Of course, the feds attached more strings than the violin section of The Philadelphia Orchestra to the deal. The tightest of them is a requirement that a working white space database be set up and deployed for consumer devices to access in order to determine available channels in the vicinity before sending or receiving signals – an additional precaution against interference.
The NCTA commissioned Carl T. Jones Corp. (CTJ) to look at spectrum interference issues and, based on CTJ’s report, concluded that “the 100 mW power output level adopted for personal/portable devices will interfere with cable television viewing … and could adversely impact cable modem Internet access and other cable services in the home.” The filing added that the FCC’s “cable headend protections are inadequate, and some provisions need further clarification.”
Cable’s quick-draw attack on white space might be a little shortsighted, argued Miguel Myhrer, senior executive and lead of the North America Wireless Network practice at Accenture, because the spectrum might actually prove useful to cable operators.
“The first significant jumpstart will be the security applications, which will have more money behind them and have solutions that the cable guys are already providing for commercial customers,” Myhrer said. “I think this will be a natural fit for them to look at white space in that context.”
In the long term, cable’s opposition is probably just a speed bump compared with all of the other issues surrounding the path to making white space a broadband reality.
Filtered down to its essence, white space appears to have two very real deployment possibilities. First, broadband solutions making use of white space spectrum could be especially practical in rural spaces where there’s no broadband of any kind now, and where in many cases there were no television stations to begin with.
The fact that the spectrum is in the potent 700 MHz range is another boost, because that means it can go long distances, leap tall buildings and penetrate short ones. Developing this spectrum is “about lowering the collective cost of extending the network out to people who currently are not on the network. White space offers the opportunity to extend coverage into areas where there is none – at a low cost – and the opportunity to make a low-cost offer available to people who might not be able to afford 50 bucks a month,” Berejka continued.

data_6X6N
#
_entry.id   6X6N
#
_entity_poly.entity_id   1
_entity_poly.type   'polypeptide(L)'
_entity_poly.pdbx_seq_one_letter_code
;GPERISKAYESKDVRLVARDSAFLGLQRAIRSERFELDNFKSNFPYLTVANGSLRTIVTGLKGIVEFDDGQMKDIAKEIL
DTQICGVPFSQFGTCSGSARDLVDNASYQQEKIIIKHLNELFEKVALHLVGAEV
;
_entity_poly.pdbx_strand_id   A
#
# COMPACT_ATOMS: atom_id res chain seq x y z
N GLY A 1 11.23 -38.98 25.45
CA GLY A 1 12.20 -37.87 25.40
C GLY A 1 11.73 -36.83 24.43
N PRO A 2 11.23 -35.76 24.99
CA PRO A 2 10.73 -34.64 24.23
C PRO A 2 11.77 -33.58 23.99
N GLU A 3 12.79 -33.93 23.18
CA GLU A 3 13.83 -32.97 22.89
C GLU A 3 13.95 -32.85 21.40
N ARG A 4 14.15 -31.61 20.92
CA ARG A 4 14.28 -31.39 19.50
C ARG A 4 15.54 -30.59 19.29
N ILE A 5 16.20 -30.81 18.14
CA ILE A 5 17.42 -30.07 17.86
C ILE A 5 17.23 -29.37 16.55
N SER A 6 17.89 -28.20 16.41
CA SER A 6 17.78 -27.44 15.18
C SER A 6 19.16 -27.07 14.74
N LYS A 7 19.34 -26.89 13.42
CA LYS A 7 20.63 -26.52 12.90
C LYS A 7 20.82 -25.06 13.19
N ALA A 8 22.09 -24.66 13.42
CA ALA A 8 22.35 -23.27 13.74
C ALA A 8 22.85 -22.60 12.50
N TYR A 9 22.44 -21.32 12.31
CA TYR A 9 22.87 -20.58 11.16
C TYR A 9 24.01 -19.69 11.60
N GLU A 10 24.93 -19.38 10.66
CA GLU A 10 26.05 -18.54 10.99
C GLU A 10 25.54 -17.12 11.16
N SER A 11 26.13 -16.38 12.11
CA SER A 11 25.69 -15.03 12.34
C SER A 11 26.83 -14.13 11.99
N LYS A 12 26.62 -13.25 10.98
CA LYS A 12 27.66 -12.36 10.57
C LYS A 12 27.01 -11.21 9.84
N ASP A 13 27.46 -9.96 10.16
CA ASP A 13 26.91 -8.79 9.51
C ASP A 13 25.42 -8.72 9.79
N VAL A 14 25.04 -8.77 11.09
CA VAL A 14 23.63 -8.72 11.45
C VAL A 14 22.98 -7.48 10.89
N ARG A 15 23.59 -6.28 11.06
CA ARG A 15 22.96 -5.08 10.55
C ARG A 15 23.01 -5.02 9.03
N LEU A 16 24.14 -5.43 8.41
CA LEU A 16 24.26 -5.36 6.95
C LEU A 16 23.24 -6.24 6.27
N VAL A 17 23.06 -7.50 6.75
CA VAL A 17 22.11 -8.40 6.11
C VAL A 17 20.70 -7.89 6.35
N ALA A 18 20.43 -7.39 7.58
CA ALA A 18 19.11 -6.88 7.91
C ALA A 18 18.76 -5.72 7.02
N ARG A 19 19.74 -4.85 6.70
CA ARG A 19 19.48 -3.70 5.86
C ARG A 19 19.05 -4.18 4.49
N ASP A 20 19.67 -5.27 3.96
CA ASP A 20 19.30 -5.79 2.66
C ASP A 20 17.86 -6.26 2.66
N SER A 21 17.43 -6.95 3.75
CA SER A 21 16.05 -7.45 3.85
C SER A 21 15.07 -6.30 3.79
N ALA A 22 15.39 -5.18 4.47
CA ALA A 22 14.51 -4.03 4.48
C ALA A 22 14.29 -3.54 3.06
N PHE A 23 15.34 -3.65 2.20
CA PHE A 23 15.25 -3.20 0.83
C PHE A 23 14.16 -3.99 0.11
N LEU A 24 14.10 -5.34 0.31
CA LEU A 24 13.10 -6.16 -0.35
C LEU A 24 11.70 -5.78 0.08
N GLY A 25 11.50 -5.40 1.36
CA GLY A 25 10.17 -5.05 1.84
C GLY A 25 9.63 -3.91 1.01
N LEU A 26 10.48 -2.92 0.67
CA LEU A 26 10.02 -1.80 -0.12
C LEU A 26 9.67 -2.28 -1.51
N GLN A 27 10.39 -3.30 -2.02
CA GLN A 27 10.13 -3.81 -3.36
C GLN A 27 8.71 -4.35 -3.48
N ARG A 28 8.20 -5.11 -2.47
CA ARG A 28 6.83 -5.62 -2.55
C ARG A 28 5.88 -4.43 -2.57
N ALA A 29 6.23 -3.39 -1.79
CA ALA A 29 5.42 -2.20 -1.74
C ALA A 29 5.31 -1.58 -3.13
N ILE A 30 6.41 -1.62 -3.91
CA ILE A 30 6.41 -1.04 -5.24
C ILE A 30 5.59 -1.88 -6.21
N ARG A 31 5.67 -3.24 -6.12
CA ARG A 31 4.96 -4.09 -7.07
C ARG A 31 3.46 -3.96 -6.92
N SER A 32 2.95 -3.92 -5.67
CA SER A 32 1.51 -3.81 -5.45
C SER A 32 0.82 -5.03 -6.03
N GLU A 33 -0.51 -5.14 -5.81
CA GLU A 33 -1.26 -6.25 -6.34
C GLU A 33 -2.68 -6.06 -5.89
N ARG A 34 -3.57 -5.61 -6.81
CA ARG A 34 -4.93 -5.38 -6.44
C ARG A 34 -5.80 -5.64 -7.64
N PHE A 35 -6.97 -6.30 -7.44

“It’s an excellent band because it has a long reach,” said Mohammad Shakouri, vice president of the WiMAX Forum. “We believe 700 MHz would be a band that we eventually can build WiMAX technology. The question has to do with regulation – how much power you can have. The biggest question on the white space is more regulation and policy to be defined so that a different ecosystem as an industry could leverage it.”
White space use and deployment isn’t going to happen overnight.
“Ultimately, down the line, five or 10 years out, it provides a great spectrum, but it still needs development and an ecoshttp://www.blogger.com/img/blank.gifystem behind it,” said Accenture’s Myhrer.
Wimax and Advanced Cellular Broadband
Clearwire plans to launch its WiMax wireless broadband service in 80 markets and reach as many as 120 million people by the end of 2010, the company said Thursday, as it disclosed its financial results for the fourth quarter of 2008.
Verizon Wireless said that it would commercially launch a competing mobile broadband technology, LTE (Long-Term Evolution), in 2010 cut down a head start that many WiMax proponents have emphasized as a competitive advantage.